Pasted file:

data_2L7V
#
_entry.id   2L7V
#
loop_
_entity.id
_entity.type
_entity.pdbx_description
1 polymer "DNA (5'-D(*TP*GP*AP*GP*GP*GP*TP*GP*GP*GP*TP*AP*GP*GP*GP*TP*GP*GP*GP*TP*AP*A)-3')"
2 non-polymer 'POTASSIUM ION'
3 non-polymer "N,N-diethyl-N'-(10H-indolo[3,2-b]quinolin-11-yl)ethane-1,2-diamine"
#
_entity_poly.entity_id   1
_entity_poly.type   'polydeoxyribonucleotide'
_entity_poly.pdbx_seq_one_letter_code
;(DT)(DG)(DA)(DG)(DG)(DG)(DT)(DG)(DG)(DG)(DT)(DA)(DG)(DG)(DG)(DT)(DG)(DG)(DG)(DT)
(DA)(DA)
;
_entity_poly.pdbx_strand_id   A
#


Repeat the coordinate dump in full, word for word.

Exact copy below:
data_2L7V
#
_entry.id   2L7V
#
loop_
_entity.id
_entity.type
_entity.pdbx_description
1 polymer "DNA (5'-D(*TP*GP*AP*GP*GP*GP*TP*GP*GP*GP*TP*AP*GP*GP*GP*TP*GP*GP*GP*TP*AP*A)-3')"
2 non-polymer 'POTASSIUM ION'
3 non-polymer "N,N-diethyl-N'-(10H-indolo[3,2-b]quinolin-11-yl)ethane-1,2-diamine"
#
_entity_poly.entity_id   1
_entity_poly.type   'polydeoxyribonucleotide'
_entity_poly.pdbx_seq_one_letter_code
;(DT)(DG)(DA)(DG)(DG)(DG)(DT)(DG)(DG)(DG)(DT)(DA)(DG)(DG)(DG)(DT)(DG)(DG)(DG)(DT)
(DA)(DA)
;
_entity_poly.pdbx_strand_id   A
#